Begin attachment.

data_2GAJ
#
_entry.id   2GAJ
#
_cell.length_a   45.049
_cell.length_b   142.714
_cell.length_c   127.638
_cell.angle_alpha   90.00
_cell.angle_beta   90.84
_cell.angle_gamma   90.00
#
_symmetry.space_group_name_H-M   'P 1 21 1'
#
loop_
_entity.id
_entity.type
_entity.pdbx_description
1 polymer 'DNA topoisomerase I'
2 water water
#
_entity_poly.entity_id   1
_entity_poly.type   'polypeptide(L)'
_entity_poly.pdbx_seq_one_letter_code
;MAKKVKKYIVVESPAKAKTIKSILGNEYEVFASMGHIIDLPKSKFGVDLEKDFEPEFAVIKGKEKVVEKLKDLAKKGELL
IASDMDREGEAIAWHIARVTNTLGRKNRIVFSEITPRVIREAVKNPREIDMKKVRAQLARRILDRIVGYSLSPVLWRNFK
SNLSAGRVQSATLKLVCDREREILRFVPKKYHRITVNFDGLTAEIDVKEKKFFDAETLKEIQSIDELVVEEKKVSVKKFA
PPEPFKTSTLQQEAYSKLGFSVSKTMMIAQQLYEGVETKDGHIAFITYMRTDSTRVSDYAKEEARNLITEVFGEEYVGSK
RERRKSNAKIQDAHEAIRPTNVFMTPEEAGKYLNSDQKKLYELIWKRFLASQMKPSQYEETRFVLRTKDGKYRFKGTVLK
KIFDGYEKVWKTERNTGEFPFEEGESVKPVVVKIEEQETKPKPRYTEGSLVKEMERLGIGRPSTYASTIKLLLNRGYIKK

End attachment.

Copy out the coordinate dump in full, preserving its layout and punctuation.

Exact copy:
data_2GAJ
#
_entry.id   2GAJ
#
_cell.length_a   45.049
_cell.length_b   142.714
_cell.length_c   127.638
_cell.angle_alpha   90.00
_cell.angle_beta   90.84
_cell.angle_gamma   90.00
#
_symmetry.space_group_name_H-M   'P 1 21 1'
#
loop_
_entity.id
_entity.type
_entity.pdbx_description
1 polymer 'DNA topoisomerase I'
2 water water
#
_entity_poly.entity_id   1
_entity_poly.type   'polypeptide(L)'
_entity_poly.pdbx_seq_one_letter_code
;MAKKVKKYIVVESPAKAKTIKSILGNEYEVFASMGHIIDLPKSKFGVDLEKDFEPEFAVIKGKEKVVEKLKDLAKKGELL
IASDMDREGEAIAWHIARVTNTLGRKNRIVFSEITPRVIREAVKNPREIDMKKVRAQLARRILDRIVGYSLSPVLWRNFK
SNLSAGRVQSATLKLVCDREREILRFVPKKYHRITVNFDGLTAEIDVKEKKFFDAETLKEIQSIDELVVEEKKVSVKKFA
PPEPFKTSTLQQEAYSKLGFSVSKTMMIAQQLYEGVETKDGHIAFITYMRTDSTRVSDYAKEEARNLITEVFGEEYVGSK
RERRKSNAKIQDAHEAIRPTNVFMTPEEAGKYLNSDQKKLYELIWKRFLASQMKPSQYEETRFVLRTKDGKYRFKGTVLK
KIFDGYEKVWKTERNTGEFPFEEGESVKPVVVKIEEQETKPKPRYTEGSLVKEMERLGIGRPSTYASTIKLLLNRGYIKK